Q: Dear Jackie, it’s hard to explain but I will do my best. I have [...]
Ask Jackie: terrible situationCreated by Jackie Highe in Ask Jackie, No contact
Q: Dear Jackie, I am in a terrible situation. My only child Michael had a son to his girlfriend that he murdered. She also had another wee boy who now stays with his other granny. My only grandchild Adam is 3yrs and 5mths old and since the day this horrible thing happened, wee Adam has stayed with the girls mother since that day. However I went to a lawyer a week after the murder because I did not know of any other way to see my grandson, who had stayed with me before this happened. I have been going back and forth to Glasgow Sheriff court since January 2011. The murder took place at the family home on Sunday 12.12.2010.
It now seems there is to be a proof hearing to see if I have to be allowed to see my grandson… I cant bare it; I am in an awful state. This court date is on 16th and 17th April and I haven’t seen my grandson since 25th May 201. My heart is broken. Please can you advise me of anything i can do? I do understand that the girl’s mother doesn’t want me to see Adam, but surely this is not right? I am at my wits end. I used to have Adam all the time, also I work and I have been paying lawyers fees for over 2yrs now. All I want is for both myself and the other granny to bring Adam up equally.
A: I can understand how you feel. Of course you want to be a part of your grandson’s life, but there are factors here that you need to think about. First of all, as I’m sure your solicitor has told you, in law, grandparents don’t have any automatic rights of access to their grandchildren. It’s up to the children’s parents/guardians and, failing them, up to social services and/or the court, both of whom are obliged by law, first and foremost, to act in the best interests of the child.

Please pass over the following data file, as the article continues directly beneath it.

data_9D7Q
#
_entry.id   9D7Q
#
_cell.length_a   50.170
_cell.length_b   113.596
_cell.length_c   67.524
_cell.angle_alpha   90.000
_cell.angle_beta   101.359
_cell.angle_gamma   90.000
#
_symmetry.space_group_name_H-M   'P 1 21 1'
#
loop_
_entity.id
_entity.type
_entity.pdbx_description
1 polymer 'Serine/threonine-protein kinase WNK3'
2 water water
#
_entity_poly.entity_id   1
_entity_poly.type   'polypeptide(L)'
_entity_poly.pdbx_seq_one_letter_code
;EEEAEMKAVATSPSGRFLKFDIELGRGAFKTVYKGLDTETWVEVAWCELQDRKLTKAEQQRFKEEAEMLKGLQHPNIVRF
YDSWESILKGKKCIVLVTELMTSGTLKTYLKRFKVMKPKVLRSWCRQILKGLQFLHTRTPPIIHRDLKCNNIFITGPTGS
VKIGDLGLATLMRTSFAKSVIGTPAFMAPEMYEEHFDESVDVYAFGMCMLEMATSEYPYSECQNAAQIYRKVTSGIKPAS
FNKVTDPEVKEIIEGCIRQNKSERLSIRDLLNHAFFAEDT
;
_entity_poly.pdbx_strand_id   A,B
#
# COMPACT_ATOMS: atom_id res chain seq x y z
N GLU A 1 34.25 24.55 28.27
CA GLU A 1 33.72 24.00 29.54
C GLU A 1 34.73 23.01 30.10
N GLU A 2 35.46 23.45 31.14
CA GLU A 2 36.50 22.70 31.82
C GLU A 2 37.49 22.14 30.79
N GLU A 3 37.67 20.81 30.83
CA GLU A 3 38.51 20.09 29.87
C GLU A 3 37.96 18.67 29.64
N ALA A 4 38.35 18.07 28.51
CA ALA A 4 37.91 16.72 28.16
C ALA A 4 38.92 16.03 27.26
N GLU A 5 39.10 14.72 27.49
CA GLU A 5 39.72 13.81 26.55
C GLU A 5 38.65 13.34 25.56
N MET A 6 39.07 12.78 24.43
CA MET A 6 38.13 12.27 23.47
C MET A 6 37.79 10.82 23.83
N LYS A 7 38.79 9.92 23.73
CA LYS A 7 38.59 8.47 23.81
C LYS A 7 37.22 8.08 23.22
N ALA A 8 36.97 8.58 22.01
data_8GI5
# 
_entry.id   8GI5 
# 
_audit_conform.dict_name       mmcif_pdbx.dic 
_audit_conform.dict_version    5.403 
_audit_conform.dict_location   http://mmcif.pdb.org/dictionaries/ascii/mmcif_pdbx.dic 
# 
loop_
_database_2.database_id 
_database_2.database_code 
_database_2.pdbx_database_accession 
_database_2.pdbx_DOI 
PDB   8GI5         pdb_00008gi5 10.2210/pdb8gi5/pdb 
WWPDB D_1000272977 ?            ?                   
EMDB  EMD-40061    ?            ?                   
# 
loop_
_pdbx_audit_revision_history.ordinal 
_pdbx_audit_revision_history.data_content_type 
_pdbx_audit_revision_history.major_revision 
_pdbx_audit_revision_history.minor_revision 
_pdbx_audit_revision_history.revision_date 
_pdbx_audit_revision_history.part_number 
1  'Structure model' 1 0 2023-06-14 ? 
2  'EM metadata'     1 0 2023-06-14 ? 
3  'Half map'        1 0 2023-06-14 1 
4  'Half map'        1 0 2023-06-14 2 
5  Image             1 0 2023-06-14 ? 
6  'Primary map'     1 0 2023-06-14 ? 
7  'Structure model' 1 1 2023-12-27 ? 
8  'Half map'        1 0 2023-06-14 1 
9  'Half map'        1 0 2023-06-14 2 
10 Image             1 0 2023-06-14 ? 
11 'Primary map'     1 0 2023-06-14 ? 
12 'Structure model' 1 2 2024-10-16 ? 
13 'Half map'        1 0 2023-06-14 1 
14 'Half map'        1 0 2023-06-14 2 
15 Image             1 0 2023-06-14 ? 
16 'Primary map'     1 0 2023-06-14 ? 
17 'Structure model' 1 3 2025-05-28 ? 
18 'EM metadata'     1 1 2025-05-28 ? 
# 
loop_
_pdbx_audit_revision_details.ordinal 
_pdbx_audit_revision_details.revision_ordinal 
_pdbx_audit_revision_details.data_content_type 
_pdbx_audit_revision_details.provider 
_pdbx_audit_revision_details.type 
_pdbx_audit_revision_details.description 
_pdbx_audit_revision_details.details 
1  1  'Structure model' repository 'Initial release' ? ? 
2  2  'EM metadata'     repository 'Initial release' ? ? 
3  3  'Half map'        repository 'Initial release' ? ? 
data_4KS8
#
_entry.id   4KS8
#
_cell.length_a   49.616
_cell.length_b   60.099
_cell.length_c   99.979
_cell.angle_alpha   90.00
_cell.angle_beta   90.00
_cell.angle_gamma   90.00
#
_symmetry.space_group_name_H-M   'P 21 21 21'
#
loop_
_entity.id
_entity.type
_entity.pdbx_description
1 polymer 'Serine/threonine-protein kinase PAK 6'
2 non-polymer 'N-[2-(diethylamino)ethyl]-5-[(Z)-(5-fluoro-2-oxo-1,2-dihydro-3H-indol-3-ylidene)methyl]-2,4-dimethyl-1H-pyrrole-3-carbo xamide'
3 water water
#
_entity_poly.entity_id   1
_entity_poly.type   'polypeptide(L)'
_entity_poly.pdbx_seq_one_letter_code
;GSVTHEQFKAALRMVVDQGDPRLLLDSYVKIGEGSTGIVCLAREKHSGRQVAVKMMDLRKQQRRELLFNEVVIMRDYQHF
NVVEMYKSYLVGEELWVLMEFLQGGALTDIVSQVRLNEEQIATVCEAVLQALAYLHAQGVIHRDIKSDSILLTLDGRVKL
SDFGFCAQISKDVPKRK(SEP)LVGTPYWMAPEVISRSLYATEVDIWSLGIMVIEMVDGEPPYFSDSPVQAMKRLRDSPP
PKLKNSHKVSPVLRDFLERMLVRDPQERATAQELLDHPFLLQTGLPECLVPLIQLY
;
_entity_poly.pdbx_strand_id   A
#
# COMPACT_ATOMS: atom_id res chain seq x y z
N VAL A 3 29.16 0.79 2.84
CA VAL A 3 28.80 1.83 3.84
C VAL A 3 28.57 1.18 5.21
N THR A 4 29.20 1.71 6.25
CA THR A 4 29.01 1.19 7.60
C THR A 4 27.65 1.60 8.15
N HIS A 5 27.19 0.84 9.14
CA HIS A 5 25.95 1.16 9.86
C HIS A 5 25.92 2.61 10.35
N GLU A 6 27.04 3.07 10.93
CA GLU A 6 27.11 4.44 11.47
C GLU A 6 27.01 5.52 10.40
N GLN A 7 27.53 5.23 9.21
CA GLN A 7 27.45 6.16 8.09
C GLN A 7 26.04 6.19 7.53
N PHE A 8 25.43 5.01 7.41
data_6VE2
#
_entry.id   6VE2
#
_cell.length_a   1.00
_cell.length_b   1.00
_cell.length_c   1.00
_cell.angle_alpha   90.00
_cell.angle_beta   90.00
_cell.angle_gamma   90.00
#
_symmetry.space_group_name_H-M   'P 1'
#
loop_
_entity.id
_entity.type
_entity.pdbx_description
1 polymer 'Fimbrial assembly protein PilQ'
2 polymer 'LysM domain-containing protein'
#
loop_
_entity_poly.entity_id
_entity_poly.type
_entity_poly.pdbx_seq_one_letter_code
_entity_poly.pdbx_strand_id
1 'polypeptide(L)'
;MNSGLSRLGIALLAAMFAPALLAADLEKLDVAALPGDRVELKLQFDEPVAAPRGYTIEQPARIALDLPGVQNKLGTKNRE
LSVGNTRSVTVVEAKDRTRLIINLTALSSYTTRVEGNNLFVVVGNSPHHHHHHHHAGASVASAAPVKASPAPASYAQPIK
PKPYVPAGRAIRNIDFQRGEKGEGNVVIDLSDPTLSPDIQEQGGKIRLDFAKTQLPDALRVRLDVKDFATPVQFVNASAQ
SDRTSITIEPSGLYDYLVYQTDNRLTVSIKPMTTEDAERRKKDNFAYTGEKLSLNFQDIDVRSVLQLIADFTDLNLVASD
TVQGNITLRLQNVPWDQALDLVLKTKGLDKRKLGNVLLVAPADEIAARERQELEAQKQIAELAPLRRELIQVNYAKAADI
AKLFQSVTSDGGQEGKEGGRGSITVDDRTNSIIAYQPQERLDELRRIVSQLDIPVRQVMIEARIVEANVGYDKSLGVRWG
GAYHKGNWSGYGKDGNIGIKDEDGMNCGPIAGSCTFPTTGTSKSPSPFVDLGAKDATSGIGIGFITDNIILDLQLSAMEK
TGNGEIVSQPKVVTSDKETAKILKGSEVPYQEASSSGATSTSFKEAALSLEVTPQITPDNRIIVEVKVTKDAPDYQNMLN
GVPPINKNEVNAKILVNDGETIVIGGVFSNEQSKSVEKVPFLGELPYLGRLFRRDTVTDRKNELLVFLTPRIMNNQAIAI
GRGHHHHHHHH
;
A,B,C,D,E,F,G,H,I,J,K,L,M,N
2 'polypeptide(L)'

In these circumstances, when a murder has been committed, both social services and the court will have perhaps felt that by giving you access they would be opening up access to your son and they might feel that this is undesirable.
I gather from your letter that your grandson’s other grandma is raising him, although you don’t say whether she’s been given formal guardianship. But she doesn’t want you to have contact, and this will be a factor in the court’s decision. Put yourself in her place and try to understand how she feels. Your son murdered her daughter – you aren’t the guilty one, but she wants nothing more to do with you. How would you feel if the roles were reversed?
Think about that and then approach social services and calmly, without anger or resentment, tell them how much you love your grandson, and how much he loves you. Explain that he always spent a lot of time with you and will be missing you. Tell them that you feel he should be able to keep both his grandmothers, in a situation where he’s already lost so much – his parents. Ask them to mediate between you and his other grandma and set up a meeting with her so that you can build up a relationship, and maybe persuade her to let you have some access – even if it’s only occasionally, it’s better than nothing.
I can’t tell you that everything will work out, but if you try to build some trust, you may eventually be able to see your grandson again. For both your sakes I hope so.